So, what can you do? Go to the HSUS website here and find out who your local representatives are. Then, make a quick phone call (or send an email), tell them you strongly support H.R. 5852 and tell all your friends to do the same! These chimps deserve better – help them live out the rest of their lives in sanctuaries.

Also, if you’d like to know more about alternatives to animal testing, check out this website. It has some great information and frequently asked questions and answers.
*Humane Society of the United States.
**Johnston MI. The role of nonhuman primate models in AIDS vaccine development. Mol Med Today. 2000 Jul;6(7):267-70 (as cited here).
***Humane Society of the United States.

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“Think occasionally of the suffering of which you spare yourself the sight.”
~Albert Schweitzer

I think about this a lot. Maybe too much.

Sometimes, even though we all know there is immense suffering in the world, we ignore it. In some ways it’s a defense mechanism – how much suffering can we bear to know about in a world where we feel helpless about ending any of it? We’re all guilty at times of just being busy managing our own lives: going to work or school, paying bills, spending time with friends and family, or dealing with our own struggles. It’s not easy to open up your eyes and see all of the terrible things that happen around us.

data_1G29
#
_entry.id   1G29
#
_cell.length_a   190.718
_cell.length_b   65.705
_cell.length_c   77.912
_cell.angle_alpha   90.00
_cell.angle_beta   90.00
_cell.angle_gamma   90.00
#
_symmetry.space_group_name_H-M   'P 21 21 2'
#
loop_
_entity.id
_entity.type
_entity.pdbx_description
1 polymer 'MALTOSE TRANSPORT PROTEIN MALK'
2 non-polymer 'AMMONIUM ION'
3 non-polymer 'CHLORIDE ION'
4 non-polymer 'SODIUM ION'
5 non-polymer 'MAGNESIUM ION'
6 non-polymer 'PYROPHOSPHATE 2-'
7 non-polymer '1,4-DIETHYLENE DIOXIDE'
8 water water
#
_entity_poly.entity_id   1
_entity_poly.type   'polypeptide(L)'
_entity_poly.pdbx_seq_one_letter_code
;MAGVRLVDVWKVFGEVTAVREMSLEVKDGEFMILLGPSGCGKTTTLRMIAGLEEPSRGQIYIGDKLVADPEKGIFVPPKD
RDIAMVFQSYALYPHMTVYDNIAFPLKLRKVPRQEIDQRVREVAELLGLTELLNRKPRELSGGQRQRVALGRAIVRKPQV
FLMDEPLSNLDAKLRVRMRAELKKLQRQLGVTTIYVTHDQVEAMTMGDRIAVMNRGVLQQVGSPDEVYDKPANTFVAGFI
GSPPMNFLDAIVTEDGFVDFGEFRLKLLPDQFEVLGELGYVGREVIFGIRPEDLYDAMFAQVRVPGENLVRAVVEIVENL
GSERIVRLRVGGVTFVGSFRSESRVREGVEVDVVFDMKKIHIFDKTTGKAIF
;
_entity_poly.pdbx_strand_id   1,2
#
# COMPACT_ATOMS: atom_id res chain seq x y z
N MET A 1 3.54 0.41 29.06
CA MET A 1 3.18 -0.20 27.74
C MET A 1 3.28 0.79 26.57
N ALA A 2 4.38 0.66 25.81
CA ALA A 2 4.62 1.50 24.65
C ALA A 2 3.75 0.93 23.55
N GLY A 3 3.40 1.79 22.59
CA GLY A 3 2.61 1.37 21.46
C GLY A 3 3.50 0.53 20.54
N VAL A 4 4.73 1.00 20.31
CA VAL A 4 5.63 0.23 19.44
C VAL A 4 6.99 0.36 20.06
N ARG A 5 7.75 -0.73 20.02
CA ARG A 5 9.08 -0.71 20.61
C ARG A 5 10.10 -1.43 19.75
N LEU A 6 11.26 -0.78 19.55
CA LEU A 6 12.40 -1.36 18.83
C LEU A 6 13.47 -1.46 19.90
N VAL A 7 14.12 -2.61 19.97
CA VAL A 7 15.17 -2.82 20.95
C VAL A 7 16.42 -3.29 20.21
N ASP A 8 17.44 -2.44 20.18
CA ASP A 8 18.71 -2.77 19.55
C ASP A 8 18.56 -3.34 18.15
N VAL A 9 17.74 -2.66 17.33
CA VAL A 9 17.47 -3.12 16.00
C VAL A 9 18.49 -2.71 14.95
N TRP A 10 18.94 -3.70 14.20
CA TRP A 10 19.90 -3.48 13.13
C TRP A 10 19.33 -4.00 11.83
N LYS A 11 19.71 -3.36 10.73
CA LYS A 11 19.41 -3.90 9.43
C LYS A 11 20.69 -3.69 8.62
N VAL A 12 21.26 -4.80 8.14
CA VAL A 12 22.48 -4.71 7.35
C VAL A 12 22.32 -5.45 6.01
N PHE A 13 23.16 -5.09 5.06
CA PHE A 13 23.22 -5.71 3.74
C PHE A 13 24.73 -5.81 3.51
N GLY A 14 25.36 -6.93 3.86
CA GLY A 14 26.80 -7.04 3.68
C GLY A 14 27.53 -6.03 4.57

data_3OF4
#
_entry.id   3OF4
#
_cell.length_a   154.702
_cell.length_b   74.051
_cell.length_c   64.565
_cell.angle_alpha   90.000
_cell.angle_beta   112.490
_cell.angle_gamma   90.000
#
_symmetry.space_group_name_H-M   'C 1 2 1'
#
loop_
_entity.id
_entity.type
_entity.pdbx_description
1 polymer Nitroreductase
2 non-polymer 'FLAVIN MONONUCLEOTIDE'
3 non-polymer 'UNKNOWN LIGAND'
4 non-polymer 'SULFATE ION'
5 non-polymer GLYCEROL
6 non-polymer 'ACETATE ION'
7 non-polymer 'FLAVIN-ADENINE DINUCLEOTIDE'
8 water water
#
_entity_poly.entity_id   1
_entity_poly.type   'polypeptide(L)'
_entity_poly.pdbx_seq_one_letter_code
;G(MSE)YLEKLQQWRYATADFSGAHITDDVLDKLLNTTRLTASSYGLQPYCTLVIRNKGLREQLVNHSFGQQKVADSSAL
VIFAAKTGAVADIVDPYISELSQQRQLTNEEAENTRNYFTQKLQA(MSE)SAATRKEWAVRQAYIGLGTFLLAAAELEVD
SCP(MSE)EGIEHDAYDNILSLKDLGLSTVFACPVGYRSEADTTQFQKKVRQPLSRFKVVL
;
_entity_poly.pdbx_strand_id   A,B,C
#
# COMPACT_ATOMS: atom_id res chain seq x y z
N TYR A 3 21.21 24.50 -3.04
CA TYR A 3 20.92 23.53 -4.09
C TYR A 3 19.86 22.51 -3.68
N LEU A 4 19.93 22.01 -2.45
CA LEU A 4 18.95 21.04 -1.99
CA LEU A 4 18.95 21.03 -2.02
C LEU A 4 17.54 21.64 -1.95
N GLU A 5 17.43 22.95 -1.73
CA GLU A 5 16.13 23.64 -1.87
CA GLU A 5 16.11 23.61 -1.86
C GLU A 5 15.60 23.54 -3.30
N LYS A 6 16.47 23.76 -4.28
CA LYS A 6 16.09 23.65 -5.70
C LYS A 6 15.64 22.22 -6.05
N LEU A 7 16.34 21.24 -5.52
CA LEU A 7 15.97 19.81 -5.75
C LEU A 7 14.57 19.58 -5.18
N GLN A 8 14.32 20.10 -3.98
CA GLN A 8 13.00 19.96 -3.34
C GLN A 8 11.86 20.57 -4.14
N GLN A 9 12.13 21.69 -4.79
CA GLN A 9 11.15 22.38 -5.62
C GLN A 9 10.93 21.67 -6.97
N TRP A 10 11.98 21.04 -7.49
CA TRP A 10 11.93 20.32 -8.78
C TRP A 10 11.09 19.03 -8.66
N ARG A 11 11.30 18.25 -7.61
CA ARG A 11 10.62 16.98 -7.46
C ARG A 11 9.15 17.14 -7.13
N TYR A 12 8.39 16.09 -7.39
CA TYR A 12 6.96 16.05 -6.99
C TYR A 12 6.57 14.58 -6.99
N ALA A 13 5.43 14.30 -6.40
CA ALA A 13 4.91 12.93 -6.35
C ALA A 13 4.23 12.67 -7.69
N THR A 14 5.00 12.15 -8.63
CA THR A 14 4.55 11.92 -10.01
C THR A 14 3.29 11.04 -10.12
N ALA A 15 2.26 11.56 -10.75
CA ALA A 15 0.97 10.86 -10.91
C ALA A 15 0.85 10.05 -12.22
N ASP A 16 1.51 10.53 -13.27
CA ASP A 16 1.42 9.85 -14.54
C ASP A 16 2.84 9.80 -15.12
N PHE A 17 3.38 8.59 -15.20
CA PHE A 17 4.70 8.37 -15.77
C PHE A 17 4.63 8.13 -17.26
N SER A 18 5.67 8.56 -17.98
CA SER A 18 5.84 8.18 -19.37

I know this. I know it well.

I tend to think there are two types of people in the world: those who float through life, and those who really live life and really, really think about the world in which they live. Being a floater is easy–you concern yourself with your immediate circumstances and that’s about it. The latter, however, is really difficult. It means dealing not just with your immediate circumstances, but also with the circumstances across the world – poverty, hunger, child abuse, disease. Man, I got a little depressed just writing all those words. Kind of overwhelming, isn’t it?

Here’s the thing, though: Can you imagine, just for a minute, what our world would look like if everyone who was able chose to be a Thinker instead of a Floater? What if we all just picked a cause that we care about and put as much as we could in to making a difference for that cause? THAT would be overwhelming too, but in the best possible way. Think about how much we could accomplish.

For some reason, the animal rights movement is what called out to me. That doesn’t mean that I don’t care about starving children in Africa, or racism, or AIDS . . . it just means that for me, this is what I needed to do. I spared myself the sight of the suffering of farmed animals for a long, long time. When I finally opened my eyes to it, it was heartbreaking. It took me a while to figure this out, but I finally realized that the only way I could not be heartbroken was to try to make a difference. I may have felt helpless, but I wasn’t actually helpless, and neither are you. I may never live to see the day when humans stop treating animals so cruelly, but I’ll be damned if I’m going to my grave without being able to say “At least I tried”.

So, I ask you to do this: Look around you. See the suffering, and then go do something about it.